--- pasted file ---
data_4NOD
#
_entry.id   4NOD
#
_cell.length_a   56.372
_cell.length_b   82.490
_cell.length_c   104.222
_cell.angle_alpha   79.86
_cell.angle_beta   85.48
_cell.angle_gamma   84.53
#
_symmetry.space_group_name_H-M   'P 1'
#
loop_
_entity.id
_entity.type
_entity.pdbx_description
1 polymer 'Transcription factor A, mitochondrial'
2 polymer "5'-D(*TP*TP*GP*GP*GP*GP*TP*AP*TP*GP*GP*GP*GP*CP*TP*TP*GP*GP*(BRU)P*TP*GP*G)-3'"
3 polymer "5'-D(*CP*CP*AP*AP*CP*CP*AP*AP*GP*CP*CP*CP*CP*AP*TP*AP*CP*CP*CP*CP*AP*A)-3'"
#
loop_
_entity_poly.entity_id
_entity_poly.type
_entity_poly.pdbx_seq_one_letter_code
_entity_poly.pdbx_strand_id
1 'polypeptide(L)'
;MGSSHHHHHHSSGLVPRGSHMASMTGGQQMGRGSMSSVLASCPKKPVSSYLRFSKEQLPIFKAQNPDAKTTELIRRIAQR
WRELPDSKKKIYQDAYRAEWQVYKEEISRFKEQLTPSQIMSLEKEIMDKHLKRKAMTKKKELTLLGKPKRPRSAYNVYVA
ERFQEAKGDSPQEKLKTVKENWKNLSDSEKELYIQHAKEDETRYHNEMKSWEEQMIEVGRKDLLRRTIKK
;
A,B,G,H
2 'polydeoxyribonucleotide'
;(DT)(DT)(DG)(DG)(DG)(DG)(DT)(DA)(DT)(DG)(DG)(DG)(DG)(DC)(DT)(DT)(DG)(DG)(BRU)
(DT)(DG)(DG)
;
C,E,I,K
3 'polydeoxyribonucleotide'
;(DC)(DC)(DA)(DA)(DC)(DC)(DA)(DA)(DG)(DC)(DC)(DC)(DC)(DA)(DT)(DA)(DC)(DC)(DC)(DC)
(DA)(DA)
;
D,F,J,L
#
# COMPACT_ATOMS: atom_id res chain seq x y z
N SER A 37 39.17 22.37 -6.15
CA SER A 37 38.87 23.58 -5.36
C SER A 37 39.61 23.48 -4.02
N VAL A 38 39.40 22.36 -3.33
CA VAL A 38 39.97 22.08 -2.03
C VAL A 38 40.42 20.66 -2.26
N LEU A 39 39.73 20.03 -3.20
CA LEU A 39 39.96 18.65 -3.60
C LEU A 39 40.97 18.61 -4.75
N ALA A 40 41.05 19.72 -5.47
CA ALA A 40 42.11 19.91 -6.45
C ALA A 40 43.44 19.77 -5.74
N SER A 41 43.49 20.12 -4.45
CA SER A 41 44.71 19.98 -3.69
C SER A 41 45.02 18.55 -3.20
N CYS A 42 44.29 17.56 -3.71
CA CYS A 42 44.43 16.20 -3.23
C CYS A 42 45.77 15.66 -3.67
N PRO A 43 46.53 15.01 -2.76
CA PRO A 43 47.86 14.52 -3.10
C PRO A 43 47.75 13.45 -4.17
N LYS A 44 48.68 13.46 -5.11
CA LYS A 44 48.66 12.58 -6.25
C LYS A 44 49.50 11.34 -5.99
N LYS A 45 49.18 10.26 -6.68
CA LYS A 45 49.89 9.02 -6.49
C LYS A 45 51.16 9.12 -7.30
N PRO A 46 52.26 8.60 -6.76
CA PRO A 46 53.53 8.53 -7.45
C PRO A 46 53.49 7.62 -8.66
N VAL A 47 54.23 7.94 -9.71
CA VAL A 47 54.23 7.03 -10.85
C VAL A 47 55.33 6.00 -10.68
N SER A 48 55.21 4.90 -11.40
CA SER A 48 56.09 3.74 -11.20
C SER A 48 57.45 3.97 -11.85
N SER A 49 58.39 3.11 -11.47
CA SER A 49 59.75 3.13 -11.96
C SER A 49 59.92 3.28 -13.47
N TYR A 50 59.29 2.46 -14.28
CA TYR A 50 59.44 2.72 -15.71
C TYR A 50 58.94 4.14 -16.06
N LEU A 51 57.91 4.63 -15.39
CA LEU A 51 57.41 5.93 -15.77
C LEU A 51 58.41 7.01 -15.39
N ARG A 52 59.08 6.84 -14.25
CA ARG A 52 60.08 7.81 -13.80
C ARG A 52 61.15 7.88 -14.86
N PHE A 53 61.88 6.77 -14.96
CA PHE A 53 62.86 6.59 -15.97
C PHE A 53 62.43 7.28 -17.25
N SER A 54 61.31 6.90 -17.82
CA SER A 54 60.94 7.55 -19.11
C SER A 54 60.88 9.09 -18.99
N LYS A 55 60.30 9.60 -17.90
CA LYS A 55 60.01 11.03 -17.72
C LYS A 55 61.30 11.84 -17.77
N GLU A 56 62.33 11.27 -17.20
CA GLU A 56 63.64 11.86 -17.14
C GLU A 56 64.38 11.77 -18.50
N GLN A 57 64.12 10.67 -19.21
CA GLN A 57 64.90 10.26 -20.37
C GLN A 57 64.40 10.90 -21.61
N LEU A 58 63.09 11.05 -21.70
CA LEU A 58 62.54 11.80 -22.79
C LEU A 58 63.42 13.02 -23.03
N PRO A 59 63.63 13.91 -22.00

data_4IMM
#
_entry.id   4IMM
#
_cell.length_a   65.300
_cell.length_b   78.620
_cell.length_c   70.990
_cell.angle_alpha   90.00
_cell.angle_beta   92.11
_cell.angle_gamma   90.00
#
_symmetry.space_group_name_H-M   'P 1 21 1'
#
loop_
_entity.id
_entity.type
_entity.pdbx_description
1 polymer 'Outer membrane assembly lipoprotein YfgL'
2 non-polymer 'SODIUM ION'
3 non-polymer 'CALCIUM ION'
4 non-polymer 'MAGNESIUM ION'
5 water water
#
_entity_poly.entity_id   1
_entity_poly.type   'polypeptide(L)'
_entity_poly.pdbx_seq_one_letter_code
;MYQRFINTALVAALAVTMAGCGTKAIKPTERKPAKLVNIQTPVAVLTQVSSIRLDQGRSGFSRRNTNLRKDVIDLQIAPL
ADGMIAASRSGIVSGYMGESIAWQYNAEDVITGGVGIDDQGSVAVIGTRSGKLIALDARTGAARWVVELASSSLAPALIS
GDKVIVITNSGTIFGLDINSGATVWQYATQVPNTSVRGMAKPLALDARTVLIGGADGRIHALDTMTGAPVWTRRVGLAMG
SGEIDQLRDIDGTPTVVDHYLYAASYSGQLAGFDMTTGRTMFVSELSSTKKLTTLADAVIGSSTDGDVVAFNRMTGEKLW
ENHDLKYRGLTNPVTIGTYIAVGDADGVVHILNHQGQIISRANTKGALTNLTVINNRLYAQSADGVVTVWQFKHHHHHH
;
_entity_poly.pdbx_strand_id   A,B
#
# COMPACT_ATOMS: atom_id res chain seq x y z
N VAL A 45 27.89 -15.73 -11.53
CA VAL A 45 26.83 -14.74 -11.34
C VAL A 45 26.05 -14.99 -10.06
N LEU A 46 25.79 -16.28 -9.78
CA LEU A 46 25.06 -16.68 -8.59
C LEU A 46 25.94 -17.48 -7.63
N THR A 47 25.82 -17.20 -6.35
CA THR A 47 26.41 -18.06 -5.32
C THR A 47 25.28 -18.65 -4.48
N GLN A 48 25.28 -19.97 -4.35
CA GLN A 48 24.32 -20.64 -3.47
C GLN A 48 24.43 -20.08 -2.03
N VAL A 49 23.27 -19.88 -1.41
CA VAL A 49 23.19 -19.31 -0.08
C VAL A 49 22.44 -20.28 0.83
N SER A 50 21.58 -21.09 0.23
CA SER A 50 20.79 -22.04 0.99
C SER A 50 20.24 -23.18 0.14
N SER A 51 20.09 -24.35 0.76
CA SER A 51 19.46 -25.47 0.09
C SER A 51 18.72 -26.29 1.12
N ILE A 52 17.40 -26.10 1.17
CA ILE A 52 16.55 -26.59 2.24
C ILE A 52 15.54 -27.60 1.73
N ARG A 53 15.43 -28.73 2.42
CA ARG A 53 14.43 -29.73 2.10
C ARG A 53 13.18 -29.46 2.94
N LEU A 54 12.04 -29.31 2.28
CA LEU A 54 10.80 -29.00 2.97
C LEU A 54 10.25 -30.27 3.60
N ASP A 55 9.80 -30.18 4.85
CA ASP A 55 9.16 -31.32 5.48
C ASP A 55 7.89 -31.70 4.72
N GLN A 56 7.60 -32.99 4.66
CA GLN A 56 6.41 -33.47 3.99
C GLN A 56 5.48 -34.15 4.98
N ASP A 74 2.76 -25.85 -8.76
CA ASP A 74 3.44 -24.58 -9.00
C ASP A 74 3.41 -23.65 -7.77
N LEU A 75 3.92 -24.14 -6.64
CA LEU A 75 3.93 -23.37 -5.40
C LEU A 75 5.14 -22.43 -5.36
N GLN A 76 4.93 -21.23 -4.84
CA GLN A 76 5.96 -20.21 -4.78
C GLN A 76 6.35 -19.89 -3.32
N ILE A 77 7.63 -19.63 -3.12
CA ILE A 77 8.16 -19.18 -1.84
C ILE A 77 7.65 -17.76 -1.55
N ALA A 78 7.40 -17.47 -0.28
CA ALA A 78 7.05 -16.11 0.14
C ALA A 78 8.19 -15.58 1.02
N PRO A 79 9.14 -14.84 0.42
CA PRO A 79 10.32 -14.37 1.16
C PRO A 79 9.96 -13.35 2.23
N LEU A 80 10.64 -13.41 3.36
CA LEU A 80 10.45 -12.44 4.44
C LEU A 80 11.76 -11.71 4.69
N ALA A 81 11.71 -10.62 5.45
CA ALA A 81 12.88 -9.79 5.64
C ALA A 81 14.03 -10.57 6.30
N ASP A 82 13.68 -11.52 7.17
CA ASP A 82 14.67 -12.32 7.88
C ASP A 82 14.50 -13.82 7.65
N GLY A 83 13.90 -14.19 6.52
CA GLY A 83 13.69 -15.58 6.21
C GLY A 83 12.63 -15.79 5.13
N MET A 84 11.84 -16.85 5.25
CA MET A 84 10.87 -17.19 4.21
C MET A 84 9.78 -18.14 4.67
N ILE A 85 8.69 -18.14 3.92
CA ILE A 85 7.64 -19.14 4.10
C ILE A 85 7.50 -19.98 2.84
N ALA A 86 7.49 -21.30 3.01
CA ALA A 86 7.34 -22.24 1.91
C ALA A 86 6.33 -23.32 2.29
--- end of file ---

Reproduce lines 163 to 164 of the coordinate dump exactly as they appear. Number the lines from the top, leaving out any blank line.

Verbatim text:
CA SER A 50 20.79 -22.04 0.99
C SER A 50 20.24 -23.18 0.14